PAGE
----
Zambia’s President Edgar Lungu is the latest African leader expected to make another bid to stay in power, after a constitutional court decision Friday that paves the way for a possible third term in 2021.
Lungu, who has presided over an increasingly repressive Zambia since 2015, will be able to seek re-election because of the court’s decision on what constitutes a term. Lungu came to power in January 2015 after the death of Michael Sata, with Lungu and his ruling Patriotic Front party narrowly defeating opposition candidate Hakainde Hichilema and holding office for two years until the next election cycle.
That partial term, the court ruled, did not constitute a “term” that prevents Lungu from running again in violation of Zambia’s constitution. While welcomed by PF supporters, the ruling was met with little immediate comment from Hichilema and the United Party for National Development (UPND), who said they were reviewing the decision and their legal options.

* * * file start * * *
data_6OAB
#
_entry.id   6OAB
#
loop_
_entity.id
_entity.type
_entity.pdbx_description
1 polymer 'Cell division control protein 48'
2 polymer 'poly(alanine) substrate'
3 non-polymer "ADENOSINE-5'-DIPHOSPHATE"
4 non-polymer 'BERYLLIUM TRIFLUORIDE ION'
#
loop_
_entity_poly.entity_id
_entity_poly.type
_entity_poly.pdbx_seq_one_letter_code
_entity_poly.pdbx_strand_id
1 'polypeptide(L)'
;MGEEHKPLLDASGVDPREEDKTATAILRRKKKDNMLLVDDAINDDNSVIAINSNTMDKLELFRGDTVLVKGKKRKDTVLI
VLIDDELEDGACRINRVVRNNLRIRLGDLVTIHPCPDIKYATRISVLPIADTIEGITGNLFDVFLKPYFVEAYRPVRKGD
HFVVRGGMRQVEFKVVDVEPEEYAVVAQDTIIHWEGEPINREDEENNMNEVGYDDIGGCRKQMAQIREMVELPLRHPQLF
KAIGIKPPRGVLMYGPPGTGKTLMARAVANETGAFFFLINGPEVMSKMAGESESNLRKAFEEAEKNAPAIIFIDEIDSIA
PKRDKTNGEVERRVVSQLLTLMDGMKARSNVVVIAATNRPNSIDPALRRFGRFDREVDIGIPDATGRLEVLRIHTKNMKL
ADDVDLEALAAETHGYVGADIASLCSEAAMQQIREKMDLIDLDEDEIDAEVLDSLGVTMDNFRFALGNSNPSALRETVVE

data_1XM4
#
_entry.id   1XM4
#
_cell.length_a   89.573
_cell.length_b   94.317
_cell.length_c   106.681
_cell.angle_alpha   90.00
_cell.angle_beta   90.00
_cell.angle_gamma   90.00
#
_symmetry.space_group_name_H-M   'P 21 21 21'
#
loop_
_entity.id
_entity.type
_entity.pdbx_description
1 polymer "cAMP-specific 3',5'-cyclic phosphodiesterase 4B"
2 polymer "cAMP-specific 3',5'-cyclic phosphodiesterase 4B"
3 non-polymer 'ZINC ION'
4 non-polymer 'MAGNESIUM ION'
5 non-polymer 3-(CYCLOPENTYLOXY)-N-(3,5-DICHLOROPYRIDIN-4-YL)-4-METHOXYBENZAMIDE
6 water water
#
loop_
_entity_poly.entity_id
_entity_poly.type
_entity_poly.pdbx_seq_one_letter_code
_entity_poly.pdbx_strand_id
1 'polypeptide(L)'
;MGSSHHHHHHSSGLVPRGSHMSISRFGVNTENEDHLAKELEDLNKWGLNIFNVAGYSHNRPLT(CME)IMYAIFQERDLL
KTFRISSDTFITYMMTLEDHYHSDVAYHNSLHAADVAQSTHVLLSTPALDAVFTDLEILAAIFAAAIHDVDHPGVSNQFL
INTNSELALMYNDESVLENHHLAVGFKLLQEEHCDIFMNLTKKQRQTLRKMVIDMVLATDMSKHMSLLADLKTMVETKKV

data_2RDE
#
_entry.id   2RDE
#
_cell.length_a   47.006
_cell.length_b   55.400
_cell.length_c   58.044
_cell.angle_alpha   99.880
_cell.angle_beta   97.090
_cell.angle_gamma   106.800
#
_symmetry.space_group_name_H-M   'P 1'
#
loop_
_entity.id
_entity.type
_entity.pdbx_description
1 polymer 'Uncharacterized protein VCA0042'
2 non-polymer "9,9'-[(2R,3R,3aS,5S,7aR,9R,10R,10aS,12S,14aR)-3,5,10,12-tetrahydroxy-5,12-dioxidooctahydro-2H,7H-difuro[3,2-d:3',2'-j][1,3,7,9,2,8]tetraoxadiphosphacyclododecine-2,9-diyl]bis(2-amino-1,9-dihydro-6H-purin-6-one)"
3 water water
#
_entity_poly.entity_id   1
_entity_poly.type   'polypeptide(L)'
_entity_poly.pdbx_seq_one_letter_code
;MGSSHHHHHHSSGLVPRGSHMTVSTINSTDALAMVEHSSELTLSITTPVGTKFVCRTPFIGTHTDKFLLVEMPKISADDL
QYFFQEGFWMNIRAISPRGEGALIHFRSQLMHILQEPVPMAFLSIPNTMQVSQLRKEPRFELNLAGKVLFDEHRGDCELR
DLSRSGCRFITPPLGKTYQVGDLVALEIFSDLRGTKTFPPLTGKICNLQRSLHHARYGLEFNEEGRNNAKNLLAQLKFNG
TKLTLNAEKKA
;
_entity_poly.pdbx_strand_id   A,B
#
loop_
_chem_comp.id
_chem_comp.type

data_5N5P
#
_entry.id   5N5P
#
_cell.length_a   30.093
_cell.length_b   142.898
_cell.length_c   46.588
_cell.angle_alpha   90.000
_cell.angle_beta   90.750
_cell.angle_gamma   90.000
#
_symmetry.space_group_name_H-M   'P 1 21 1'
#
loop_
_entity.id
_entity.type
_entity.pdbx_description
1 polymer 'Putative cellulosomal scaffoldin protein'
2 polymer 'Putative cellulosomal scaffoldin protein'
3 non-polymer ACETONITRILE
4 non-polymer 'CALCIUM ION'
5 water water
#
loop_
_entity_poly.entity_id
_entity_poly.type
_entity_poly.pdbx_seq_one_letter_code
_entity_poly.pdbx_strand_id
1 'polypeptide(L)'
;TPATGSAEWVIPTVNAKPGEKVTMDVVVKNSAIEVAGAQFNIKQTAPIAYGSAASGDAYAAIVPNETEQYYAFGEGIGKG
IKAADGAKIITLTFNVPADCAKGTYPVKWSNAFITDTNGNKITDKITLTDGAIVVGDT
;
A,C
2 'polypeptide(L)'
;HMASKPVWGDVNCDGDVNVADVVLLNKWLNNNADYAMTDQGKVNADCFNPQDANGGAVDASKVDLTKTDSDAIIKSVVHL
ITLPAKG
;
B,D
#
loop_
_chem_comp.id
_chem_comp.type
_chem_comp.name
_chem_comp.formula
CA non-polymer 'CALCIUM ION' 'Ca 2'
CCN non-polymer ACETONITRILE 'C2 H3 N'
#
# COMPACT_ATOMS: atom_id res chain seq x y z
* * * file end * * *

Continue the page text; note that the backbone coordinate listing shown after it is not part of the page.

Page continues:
Hichilema and the UPND have been frequent targets of Lungu’s administration, with Hichilema arrested in April 2017 on treason charges, and UPND politicians often harassed, suspended or detained. More general crackdowns on journalists and social media users are common, with last month’s disruptions in the Copperbelt region the most recent example.
The rioting at Kitwe followed rumors that Zambia’s state-owned timber company, Zaffico, would be sold to the Chinese. Hichilema was blamed for the unrest, a charge he denies while acknowledging that Zambia’s fragile economic situation – along with questions over government corruption – prove a fertile ground for street protests.
Image: Edgar Lungu file